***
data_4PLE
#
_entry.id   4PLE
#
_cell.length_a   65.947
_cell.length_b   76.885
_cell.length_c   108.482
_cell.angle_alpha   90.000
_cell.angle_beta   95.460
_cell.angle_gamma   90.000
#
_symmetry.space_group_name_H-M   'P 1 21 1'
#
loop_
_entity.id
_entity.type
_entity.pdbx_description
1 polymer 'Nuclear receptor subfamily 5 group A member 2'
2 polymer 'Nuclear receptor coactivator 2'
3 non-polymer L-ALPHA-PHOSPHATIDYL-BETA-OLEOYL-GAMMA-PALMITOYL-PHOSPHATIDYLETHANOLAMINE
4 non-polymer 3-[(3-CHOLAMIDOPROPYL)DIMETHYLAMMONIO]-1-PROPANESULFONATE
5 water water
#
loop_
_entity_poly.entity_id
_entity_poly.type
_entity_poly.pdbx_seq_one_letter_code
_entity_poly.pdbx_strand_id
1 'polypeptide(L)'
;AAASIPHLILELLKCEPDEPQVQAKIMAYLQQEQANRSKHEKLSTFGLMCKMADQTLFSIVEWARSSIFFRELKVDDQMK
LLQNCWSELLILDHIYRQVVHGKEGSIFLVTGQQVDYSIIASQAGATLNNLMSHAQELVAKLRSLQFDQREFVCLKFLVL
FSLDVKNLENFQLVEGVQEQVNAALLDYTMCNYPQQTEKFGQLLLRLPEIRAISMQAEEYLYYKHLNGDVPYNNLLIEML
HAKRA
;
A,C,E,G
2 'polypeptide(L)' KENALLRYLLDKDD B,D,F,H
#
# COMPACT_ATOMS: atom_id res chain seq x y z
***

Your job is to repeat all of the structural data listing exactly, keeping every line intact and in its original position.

data_4PLE
#
_entry.id   4PLE
#
_cell.length_a   65.947
_cell.length_b   76.885
_cell.length_c   108.482
_cell.angle_alpha   90.000
_cell.angle_beta   95.460
_cell.angle_gamma   90.000
#
_symmetry.space_group_name_H-M   'P 1 21 1'
#
loop_
_entity.id
_entity.type
_entity.pdbx_description
1 polymer 'Nuclear receptor subfamily 5 group A member 2'
2 polymer 'Nuclear receptor coactivator 2'
3 non-polymer L-ALPHA-PHOSPHATIDYL-BETA-OLEOYL-GAMMA-PALMITOYL-PHOSPHATIDYLETHANOLAMINE
4 non-polymer 3-[(3-CHOLAMIDOPROPYL)DIMETHYLAMMONIO]-1-PROPANESULFONATE
5 water water
#
loop_
_entity_poly.entity_id
_entity_poly.type
_entity_poly.pdbx_seq_one_letter_code
_entity_poly.pdbx_strand_id
1 'polypeptide(L)'
;AAASIPHLILELLKCEPDEPQVQAKIMAYLQQEQANRSKHEKLSTFGLMCKMADQTLFSIVEWARSSIFFRELKVDDQMK
LLQNCWSELLILDHIYRQVVHGKEGSIFLVTGQQVDYSIIASQAGATLNNLMSHAQELVAKLRSLQFDQREFVCLKFLVL
FSLDVKNLENFQLVEGVQEQVNAALLDYTMCNYPQQTEKFGQLLLRLPEIRAISMQAEEYLYYKHLNGDVPYNNLLIEML
HAKRA
;
A,C,E,G
2 'polypeptide(L)' KENALLRYLLDKDD B,D,F,H
#
# COMPACT_ATOMS: atom_id res chain seq x y z